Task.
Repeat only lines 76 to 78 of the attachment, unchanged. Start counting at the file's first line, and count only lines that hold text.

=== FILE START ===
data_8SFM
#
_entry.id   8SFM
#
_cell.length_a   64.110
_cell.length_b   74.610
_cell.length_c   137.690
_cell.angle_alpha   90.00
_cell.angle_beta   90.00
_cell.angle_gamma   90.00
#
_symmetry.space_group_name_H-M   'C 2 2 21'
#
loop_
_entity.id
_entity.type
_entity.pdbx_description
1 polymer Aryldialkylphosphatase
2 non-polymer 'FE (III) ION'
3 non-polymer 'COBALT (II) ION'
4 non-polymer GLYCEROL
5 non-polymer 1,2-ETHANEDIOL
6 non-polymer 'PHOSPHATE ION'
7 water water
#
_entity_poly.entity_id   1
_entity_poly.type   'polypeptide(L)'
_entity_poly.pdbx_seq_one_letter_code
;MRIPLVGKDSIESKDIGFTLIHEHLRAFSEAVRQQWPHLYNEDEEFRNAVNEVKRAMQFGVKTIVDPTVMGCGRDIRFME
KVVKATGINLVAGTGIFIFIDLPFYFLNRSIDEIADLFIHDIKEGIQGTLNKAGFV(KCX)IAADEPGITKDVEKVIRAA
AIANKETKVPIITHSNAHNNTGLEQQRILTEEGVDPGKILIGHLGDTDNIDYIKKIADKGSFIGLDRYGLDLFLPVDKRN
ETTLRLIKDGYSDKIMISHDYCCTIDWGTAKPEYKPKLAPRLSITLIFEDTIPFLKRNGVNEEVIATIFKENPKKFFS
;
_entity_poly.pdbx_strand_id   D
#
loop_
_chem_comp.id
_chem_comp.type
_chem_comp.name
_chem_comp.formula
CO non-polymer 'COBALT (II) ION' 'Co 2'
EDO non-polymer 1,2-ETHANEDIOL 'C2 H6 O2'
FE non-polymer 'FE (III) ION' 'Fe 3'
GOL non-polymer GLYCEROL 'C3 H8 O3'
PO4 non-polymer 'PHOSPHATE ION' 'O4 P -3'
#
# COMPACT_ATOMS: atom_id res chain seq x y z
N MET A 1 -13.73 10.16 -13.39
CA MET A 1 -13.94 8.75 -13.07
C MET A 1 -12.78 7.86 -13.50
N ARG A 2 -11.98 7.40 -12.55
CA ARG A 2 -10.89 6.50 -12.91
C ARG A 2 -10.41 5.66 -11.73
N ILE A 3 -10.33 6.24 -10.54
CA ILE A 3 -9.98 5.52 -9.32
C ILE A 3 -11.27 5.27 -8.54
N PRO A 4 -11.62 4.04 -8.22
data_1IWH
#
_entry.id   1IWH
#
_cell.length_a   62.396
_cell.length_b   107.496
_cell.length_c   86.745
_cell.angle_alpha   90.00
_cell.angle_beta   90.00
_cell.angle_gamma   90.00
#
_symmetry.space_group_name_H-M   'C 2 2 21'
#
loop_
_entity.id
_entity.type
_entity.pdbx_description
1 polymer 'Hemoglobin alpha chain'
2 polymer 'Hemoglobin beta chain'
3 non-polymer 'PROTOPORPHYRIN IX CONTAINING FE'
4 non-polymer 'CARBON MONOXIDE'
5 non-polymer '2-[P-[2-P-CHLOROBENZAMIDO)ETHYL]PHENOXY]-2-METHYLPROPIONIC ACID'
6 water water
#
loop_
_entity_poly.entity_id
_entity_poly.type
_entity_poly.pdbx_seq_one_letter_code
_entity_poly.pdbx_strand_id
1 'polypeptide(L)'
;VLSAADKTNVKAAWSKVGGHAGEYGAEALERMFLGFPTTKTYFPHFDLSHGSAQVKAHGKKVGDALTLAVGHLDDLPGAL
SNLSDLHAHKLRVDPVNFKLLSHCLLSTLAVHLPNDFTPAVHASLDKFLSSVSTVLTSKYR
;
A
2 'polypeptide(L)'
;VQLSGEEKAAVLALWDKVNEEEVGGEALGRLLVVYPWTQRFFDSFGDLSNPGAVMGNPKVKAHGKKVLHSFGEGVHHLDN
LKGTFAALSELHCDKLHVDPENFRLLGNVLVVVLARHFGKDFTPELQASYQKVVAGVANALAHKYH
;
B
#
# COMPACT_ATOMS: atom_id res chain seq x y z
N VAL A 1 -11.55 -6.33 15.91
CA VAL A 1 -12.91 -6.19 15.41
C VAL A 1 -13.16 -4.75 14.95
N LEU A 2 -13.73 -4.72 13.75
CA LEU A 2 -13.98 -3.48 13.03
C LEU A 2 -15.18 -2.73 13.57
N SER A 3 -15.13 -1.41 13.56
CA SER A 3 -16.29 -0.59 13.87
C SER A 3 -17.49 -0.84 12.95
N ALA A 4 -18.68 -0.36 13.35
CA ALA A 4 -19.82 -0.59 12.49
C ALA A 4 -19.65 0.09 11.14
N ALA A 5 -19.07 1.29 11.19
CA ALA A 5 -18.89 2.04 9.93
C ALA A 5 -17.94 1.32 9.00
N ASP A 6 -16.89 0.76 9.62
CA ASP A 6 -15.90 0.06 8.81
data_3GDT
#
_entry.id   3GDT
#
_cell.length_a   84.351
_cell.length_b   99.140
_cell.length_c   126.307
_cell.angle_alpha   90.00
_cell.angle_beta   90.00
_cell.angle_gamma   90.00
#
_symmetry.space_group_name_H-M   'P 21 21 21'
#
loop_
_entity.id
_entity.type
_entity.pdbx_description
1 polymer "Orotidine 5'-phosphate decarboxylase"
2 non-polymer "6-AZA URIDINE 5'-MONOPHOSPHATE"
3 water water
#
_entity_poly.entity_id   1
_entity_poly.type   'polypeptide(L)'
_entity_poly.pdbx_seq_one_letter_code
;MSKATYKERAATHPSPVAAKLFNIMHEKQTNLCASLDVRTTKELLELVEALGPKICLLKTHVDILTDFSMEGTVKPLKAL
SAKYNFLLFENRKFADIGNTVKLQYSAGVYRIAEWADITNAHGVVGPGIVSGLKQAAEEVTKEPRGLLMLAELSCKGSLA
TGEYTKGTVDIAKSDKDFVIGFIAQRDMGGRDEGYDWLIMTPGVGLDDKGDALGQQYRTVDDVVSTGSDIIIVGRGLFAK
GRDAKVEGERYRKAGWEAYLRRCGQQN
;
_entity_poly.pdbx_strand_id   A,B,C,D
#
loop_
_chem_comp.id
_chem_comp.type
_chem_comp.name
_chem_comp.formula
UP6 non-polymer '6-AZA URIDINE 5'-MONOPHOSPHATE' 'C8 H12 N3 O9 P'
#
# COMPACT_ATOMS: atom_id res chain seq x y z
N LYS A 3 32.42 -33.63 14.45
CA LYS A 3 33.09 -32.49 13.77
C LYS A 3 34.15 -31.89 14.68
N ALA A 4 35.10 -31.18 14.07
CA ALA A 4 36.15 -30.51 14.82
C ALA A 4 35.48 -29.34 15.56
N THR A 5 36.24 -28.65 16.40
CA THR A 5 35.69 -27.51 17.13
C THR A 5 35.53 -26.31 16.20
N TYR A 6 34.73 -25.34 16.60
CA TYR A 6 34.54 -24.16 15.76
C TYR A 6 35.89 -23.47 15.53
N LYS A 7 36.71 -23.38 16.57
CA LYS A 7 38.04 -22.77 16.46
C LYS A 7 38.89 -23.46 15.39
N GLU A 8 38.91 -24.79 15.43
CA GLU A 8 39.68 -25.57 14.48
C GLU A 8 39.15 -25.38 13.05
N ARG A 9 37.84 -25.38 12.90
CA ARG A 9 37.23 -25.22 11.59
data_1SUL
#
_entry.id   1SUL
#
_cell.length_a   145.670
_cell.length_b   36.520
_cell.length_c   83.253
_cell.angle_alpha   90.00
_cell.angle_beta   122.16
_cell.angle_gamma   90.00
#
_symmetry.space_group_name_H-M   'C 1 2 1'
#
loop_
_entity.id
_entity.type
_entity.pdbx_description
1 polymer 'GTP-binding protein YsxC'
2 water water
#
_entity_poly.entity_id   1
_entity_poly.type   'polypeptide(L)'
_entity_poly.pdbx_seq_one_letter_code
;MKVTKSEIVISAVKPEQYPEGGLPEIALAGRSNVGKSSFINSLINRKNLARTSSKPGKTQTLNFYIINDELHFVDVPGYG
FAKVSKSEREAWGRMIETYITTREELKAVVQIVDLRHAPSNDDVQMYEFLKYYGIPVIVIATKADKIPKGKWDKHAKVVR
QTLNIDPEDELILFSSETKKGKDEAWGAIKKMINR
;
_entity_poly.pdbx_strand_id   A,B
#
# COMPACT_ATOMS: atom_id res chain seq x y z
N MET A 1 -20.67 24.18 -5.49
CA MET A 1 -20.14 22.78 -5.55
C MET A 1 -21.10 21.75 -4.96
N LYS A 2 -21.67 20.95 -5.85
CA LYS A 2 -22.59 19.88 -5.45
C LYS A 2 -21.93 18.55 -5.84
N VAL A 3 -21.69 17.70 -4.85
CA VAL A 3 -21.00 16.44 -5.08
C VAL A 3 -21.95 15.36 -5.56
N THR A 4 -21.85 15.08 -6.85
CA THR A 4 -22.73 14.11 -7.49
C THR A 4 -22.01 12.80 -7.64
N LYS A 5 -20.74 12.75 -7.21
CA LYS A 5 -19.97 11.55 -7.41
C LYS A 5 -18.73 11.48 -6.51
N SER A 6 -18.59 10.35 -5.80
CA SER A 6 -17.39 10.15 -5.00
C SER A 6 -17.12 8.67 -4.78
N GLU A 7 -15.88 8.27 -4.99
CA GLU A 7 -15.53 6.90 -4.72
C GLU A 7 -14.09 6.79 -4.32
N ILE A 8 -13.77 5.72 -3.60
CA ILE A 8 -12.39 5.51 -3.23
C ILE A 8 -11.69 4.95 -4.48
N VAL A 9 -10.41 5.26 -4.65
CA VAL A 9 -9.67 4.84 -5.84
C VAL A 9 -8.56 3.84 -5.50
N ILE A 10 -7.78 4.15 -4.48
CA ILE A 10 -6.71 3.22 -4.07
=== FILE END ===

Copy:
2 polymer 'Hemoglobin beta chain'
3 non-polymer 'PROTOPORPHYRIN IX CONTAINING FE'
4 non-polymer 'CARBON MONOXIDE'